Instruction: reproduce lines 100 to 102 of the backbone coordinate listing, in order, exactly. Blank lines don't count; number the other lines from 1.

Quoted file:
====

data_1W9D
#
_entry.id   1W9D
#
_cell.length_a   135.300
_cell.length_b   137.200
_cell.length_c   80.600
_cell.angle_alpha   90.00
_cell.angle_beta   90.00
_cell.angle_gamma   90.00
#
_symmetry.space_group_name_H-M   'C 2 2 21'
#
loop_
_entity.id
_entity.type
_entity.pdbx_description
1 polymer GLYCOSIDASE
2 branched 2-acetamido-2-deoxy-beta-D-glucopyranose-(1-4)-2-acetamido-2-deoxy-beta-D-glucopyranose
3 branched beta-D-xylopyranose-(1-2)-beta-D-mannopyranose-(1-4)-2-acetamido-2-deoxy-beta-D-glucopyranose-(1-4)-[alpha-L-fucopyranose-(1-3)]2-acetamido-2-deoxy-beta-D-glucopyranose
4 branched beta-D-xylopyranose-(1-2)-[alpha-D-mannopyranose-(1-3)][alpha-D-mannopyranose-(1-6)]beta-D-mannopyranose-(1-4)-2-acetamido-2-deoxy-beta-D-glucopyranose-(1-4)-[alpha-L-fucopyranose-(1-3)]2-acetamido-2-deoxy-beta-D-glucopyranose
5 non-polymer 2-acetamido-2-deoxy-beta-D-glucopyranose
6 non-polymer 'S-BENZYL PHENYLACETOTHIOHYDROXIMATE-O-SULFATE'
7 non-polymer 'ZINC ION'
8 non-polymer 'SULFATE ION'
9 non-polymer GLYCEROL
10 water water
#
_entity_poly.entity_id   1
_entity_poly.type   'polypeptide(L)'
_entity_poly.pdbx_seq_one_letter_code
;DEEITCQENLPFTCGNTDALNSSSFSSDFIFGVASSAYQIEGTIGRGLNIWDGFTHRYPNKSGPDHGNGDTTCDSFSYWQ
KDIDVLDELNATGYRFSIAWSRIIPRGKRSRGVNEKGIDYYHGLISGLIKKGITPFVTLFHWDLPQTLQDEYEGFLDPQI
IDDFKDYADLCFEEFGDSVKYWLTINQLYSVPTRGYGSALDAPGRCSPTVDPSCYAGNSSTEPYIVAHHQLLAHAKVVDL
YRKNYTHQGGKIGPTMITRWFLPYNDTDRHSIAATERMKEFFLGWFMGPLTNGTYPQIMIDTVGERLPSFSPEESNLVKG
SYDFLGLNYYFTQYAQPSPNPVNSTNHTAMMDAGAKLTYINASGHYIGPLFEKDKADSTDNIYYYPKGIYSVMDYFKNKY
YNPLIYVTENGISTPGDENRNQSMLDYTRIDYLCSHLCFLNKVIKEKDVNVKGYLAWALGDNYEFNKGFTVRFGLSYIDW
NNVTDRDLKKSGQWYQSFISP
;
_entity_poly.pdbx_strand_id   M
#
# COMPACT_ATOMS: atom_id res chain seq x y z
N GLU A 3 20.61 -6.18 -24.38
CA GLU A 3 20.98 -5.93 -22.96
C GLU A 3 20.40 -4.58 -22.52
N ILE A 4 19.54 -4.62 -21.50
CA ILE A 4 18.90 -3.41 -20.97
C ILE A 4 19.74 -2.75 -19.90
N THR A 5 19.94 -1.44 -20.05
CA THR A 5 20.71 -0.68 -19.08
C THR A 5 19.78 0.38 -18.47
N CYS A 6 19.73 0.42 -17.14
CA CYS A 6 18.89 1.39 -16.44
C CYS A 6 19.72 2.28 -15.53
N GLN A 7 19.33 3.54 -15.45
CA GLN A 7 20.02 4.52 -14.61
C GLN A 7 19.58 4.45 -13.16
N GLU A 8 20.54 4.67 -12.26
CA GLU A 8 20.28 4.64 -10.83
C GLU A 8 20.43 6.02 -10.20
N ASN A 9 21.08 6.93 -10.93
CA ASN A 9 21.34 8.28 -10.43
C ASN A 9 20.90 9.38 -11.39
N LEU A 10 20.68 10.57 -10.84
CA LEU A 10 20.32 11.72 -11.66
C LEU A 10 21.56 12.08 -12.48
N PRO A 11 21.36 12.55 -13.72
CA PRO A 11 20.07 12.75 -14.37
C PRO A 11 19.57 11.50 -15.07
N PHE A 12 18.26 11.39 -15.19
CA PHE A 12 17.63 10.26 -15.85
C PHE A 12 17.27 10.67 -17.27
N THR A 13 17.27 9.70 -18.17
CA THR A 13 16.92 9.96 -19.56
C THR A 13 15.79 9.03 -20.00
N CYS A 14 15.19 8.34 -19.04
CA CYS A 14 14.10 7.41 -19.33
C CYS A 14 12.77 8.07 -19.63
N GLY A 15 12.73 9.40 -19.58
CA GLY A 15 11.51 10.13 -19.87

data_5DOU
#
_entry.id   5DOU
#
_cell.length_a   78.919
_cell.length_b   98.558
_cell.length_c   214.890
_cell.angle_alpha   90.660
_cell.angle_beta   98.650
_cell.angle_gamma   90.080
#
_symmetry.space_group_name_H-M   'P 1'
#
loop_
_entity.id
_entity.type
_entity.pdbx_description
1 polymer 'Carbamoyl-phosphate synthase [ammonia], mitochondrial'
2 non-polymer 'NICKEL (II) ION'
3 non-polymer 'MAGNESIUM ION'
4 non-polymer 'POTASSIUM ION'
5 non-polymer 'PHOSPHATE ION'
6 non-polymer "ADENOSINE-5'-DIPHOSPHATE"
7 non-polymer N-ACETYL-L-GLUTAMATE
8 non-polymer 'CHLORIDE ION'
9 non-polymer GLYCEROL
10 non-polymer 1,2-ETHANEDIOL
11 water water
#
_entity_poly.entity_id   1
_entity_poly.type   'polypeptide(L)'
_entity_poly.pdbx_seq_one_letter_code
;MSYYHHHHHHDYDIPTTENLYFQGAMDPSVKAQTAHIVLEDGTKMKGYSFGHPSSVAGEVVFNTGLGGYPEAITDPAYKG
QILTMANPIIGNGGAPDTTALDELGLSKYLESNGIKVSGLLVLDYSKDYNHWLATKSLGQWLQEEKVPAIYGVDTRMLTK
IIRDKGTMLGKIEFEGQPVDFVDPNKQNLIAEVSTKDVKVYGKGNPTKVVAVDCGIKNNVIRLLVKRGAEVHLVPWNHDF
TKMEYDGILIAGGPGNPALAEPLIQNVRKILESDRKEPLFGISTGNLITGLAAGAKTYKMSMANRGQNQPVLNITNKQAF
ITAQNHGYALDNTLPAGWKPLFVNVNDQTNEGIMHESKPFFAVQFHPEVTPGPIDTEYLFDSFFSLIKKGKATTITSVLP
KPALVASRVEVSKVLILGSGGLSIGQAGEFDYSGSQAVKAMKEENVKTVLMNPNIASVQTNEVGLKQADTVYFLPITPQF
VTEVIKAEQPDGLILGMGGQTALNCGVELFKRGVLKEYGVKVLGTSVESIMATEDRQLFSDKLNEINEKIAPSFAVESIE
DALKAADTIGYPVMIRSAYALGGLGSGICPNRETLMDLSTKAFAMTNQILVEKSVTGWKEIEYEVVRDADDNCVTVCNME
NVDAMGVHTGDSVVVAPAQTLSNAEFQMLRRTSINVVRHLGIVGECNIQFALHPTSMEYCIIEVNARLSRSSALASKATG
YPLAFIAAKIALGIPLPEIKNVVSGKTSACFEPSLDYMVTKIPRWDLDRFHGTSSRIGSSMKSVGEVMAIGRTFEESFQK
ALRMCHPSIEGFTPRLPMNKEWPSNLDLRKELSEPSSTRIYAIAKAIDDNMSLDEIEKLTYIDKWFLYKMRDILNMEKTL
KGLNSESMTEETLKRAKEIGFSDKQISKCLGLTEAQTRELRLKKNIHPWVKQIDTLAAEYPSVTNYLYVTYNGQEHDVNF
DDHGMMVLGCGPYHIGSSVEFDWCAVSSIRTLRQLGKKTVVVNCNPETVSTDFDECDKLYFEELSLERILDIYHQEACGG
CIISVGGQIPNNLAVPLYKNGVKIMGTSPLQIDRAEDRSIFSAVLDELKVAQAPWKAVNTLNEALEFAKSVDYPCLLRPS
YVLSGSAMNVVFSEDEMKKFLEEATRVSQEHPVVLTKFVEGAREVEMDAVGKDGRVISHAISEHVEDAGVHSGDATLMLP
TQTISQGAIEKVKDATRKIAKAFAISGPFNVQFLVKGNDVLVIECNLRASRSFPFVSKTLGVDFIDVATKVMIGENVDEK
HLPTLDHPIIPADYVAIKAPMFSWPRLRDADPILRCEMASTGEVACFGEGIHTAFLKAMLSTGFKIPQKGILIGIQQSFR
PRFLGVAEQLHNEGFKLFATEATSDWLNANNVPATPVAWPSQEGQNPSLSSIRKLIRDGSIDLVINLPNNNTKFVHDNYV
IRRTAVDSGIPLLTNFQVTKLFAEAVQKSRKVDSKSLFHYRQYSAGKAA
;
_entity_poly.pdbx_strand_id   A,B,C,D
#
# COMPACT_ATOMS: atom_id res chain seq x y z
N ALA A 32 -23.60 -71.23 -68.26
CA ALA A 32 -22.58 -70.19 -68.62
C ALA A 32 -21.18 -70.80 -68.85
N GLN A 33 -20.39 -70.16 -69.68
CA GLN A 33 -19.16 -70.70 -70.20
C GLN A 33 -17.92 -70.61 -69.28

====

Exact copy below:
3 non-polymer 'MAGNESIUM ION'
4 non-polymer 'POTASSIUM ION'
5 non-polymer 'PHOSPHATE ION'